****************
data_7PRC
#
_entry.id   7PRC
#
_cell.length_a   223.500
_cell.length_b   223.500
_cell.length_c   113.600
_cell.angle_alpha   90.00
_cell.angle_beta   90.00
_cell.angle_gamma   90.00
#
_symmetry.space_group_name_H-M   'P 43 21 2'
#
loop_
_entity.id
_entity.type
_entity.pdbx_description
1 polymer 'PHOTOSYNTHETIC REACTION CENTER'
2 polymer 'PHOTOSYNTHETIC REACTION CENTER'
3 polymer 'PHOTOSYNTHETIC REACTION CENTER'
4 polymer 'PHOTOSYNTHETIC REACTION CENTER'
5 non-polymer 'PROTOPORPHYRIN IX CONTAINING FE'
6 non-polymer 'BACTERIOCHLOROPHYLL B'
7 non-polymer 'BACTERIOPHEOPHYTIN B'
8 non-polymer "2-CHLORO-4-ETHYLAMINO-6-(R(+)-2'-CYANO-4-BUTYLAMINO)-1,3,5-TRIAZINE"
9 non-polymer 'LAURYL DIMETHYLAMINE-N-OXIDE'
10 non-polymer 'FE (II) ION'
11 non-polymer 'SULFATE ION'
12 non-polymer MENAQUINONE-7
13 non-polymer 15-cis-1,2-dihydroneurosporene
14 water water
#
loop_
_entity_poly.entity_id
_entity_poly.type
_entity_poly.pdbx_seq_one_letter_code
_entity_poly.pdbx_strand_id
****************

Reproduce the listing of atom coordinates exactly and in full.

data_7PRC
#
_entry.id   7PRC
#
_cell.length_a   223.500
_cell.length_b   223.500
_cell.length_c   113.600
_cell.angle_alpha   90.00
_cell.angle_beta   90.00
_cell.angle_gamma   90.00
#
_symmetry.space_group_name_H-M   'P 43 21 2'
#
loop_
_entity.id
_entity.type
_entity.pdbx_description
1 polymer 'PHOTOSYNTHETIC REACTION CENTER'
2 polymer 'PHOTOSYNTHETIC REACTION CENTER'
3 polymer 'PHOTOSYNTHETIC REACTION CENTER'
4 polymer 'PHOTOSYNTHETIC REACTION CENTER'
5 non-polymer 'PROTOPORPHYRIN IX CONTAINING FE'
6 non-polymer 'BACTERIOCHLOROPHYLL B'
7 non-polymer 'BACTERIOPHEOPHYTIN B'
8 non-polymer "2-CHLORO-4-ETHYLAMINO-6-(R(+)-2'-CYANO-4-BUTYLAMINO)-1,3,5-TRIAZINE"
9 non-polymer 'LAURYL DIMETHYLAMINE-N-OXIDE'
10 non-polymer 'FE (II) ION'
11 non-polymer 'SULFATE ION'
12 non-polymer MENAQUINONE-7
13 non-polymer 15-cis-1,2-dihydroneurosporene
14 water water
#
loop_
_entity_poly.entity_id
_entity_poly.type
_entity_poly.pdbx_seq_one_letter_code
_entity_poly.pdbx_strand_id